environmentally friendlier textiles need to develop the market. The market for recycled garments and fibres is still weak due to insufficient take back. systems and absence of convenient and reputable drop off locations for unwanted. clothing textiles in many countries which results in perfectly useable garments sent to landfill. or incinerated, Low knowledge level about strategic sustainability among fashion and textile companies and. their suppliers and lack of resources to upgrade and integrate new knowledge and new. technologies especially in small and medium sized enterprises. There are many labels on the market which can lead to consumer confusion. CONCLUSIONS, Developing production processes using lower amounts of water pesticides insecticides hazardous. chemicals or lower releases of GHG etc is as important as the measures adopted by retailers and. consumers to select such textiles However consumer behaviour in how they care for and dispose of. clothing and other textile products is of equal importance e g selecting the appropriate washing. temperatures taking the right steps to significantly extend the lifetimes and encouraging recycling of. garments once they have reached their end of life These important issues are all areas where. retailers can have a high degree of influence,Key challenges. Continuing to improve the working and social conditions of workers outside the EU while. offering textiles at an affordable price for EU consumers whose purchasing power is. Improving the overall environmental footprint of textiles over their entire life cycle and supply. Changing consumer attitudes of buying as cheap as possible and as many as possible. Providing consumers with relevant information concerning the environmental footprint of the. textile products based on harmonised systems at least at European level. What can retailers do, Offer and promote more environmentally friendlier textiles. Demand more environmental and social accountability from producers. See for example the NICE Consumer Report available at. http www nordicfashionassociation com 41193 The 20NICE 20Consumer 20report. ISSUE PAPER N 11,August 2013, Communicate to consumers the added value of sustainability and inform them on more.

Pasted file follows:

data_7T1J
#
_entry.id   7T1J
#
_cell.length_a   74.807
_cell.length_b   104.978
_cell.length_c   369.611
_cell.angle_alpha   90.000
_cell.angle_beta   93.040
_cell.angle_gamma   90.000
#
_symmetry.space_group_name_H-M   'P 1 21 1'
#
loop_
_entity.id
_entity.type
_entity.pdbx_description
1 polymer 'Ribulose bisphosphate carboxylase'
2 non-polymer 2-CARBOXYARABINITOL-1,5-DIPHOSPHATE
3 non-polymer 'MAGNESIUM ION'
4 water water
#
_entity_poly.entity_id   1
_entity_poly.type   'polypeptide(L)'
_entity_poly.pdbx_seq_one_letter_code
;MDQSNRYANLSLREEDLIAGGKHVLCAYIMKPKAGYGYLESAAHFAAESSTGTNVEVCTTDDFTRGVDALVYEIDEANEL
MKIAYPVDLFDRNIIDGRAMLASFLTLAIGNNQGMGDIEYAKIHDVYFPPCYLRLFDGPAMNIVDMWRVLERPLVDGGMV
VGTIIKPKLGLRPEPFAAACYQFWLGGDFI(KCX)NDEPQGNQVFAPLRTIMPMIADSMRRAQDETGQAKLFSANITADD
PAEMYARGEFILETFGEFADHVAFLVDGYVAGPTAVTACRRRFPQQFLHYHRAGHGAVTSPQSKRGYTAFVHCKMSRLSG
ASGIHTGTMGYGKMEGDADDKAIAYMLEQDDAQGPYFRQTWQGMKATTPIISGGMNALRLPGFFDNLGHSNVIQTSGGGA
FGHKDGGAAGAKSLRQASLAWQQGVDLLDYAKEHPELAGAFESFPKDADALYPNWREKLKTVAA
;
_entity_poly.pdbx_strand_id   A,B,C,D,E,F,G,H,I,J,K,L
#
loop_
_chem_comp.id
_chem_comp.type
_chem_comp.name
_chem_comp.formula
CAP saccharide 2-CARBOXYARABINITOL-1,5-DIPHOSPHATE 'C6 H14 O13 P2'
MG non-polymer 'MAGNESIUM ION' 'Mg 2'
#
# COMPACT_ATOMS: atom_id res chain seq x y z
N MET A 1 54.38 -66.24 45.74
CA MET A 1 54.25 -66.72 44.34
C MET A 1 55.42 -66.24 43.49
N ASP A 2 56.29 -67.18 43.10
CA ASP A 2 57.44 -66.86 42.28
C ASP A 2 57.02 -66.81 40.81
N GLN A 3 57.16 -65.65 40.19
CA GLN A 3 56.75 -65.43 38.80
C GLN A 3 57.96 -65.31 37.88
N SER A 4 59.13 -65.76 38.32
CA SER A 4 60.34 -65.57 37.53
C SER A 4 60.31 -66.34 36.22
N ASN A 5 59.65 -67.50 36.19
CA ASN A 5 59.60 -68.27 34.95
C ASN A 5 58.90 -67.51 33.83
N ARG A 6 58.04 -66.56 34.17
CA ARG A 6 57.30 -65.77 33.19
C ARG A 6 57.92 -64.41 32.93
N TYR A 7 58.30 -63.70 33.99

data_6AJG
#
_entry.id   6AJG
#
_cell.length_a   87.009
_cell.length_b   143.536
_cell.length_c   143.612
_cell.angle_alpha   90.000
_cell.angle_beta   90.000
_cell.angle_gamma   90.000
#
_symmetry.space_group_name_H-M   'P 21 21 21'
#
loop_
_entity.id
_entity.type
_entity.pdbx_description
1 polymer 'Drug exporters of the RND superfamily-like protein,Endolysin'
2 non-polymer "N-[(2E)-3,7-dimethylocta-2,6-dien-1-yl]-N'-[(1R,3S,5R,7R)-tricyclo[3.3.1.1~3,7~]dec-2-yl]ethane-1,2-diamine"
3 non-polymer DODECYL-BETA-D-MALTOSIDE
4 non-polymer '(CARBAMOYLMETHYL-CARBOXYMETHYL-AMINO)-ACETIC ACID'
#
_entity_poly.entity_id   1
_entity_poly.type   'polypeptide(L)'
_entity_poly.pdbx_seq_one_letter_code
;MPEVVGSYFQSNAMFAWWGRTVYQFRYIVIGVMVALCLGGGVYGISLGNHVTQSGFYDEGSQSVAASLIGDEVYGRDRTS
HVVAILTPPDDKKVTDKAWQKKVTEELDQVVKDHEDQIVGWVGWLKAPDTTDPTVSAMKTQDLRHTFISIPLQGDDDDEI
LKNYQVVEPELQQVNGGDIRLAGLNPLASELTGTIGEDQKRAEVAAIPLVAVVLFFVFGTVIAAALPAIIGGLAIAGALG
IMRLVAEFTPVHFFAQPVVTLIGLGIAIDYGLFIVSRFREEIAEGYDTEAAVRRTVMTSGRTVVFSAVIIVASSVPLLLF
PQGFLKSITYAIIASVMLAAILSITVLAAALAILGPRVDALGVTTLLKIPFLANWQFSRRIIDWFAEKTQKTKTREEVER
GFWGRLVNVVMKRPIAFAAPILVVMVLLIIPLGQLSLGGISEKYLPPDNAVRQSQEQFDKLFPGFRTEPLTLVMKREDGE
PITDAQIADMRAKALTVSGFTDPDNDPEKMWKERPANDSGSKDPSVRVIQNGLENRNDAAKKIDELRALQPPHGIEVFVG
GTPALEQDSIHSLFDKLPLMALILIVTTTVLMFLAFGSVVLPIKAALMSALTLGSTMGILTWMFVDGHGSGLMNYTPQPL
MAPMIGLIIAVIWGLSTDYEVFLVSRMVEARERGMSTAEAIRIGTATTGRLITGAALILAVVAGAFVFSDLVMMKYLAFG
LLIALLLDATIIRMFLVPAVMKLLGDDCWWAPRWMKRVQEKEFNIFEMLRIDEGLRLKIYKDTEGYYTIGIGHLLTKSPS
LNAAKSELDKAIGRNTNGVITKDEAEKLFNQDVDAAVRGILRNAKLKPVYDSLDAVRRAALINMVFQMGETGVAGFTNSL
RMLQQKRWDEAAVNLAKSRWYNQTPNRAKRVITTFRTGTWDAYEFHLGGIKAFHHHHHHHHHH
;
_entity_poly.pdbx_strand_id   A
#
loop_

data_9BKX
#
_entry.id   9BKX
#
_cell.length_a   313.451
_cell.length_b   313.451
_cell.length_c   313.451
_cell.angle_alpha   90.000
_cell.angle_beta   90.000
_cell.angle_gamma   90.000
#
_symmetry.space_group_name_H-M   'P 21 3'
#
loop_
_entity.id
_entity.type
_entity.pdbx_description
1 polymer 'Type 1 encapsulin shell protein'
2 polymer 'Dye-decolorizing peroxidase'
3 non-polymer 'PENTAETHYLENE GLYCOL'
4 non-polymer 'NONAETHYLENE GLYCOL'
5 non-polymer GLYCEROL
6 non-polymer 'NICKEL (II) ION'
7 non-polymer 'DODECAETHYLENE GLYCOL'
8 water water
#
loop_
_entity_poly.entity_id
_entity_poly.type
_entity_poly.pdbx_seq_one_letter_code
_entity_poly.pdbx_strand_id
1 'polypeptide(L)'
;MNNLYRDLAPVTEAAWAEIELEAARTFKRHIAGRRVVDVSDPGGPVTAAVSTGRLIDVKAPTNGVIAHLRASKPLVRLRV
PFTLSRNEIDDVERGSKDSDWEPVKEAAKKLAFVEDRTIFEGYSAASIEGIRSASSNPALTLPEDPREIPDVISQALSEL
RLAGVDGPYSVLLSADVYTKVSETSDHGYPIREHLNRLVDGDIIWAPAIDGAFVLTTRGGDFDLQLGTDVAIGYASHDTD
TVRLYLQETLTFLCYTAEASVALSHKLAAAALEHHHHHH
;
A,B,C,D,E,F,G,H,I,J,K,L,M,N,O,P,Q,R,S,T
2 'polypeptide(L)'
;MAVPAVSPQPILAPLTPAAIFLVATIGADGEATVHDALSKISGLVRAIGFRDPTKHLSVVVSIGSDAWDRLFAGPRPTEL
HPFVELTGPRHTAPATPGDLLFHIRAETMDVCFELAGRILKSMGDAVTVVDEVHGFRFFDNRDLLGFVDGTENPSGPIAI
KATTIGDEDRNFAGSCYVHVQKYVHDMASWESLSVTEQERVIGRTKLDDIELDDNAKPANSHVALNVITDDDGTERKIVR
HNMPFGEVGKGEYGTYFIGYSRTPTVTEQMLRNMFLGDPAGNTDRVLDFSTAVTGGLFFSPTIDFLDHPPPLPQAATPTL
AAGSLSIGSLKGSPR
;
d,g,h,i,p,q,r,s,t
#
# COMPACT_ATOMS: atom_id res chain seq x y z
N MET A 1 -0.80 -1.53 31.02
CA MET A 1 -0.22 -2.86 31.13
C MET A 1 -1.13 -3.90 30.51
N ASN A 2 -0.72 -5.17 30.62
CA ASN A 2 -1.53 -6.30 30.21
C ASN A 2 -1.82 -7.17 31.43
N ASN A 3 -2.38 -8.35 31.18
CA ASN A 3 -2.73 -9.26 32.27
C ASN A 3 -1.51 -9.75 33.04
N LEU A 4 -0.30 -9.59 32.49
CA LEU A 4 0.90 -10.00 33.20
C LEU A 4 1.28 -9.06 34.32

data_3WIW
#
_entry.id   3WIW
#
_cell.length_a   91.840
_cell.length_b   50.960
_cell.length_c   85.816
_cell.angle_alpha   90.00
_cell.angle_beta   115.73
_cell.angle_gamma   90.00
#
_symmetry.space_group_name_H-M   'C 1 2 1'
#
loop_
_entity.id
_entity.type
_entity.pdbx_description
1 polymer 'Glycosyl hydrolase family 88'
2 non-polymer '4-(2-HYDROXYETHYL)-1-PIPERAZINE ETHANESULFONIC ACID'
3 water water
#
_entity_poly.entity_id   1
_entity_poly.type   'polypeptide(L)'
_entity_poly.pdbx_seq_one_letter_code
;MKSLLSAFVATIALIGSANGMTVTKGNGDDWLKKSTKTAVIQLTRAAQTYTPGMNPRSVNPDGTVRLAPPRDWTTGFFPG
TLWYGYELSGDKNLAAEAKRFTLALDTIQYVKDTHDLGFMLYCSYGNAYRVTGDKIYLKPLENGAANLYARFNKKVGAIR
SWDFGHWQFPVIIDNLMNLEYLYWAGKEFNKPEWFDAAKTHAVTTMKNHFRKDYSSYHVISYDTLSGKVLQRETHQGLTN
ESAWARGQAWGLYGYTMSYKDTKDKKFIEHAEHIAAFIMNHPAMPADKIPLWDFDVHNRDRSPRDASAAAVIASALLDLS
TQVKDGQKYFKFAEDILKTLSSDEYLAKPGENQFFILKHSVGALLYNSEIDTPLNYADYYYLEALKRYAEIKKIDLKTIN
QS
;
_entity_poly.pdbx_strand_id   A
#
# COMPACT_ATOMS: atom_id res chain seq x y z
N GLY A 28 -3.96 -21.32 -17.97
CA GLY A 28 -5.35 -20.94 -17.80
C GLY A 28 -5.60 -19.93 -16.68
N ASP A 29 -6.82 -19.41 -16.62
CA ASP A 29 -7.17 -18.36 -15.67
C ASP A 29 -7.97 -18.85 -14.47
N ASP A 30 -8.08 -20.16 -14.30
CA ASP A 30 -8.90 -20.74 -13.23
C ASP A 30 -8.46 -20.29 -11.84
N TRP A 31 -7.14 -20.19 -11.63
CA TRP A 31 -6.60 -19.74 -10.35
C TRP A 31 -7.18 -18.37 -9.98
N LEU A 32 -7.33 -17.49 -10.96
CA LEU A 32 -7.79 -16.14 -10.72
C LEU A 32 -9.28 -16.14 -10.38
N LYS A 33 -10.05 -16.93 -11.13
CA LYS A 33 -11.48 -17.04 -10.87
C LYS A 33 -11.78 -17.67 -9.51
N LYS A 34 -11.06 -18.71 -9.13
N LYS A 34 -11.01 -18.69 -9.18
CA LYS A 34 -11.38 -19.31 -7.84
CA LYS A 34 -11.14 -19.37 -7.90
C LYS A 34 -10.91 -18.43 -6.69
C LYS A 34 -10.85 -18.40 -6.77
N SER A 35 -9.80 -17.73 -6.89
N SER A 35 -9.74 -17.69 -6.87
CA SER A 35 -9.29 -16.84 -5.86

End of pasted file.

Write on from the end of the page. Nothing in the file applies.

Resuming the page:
environmentally friendly behaviour e g encouraging the most efficient wash cycle. programmes lower temperatures etc and how this can help them save money on energy bills. and reduce water usage thus lowering overall environmental footprint. Encourage recycling of garments promoting locally provided clothes banks bins etc. For retailers who provide employees with working clothes revert to more socially and. environmentally friendlier textiles,Include sustainability issue in staff training. What can producers do, Source their suppliers based on their social and environmental performances. Use best practices in technological innovation which contribute to improve the environmental. footprint of processes, Substitute hazardous substances with safer substances. Increase information exchange with retailers provide them with information about the latest. innovative solutions that help them address their sustainability challenges objectives. Support the development of Product Category Rules for textiles according to a methodology. at least harmonised at European level and use it as a basis for communicating the. environmental performance of their products both in B2B and B2C. Develop and offer more environmentally friendlier textiles. Promote the use of more sustainable fibres like organic cotton recycled fibres etc. Engage in research about new fibres and materials with lower environmental impacts. compared to natural fibres, Improve care labels on products and together with retailers increase focus on consumer. communication to promote responsible care, Encourage the reuse recycling of old clothes and textiles to produce new clothes rather than.
using raw materials promote remanufacturing and fashion upgrades. Communicate to consumers their sustainability efforts. Demand their suppliers to implement international social standards e g ILO standards. What can policy makers do, As set out in the Communication from the Commission Building the Single Market for Green Products Facilitating better. information on the environmental performance of products and organisations COM 2013 0196 final http eur. Sustainability of textiles INTRODUCTION The textile industry is the world s oldest branch of consumer goods manufacturing It is a diverse and heterogeneous sector which covers the entire production chain of transforming natural and chemical fibres such as cotton wool and oil into end user goods including garments household goods and industrial textiles In terms of intensity of trade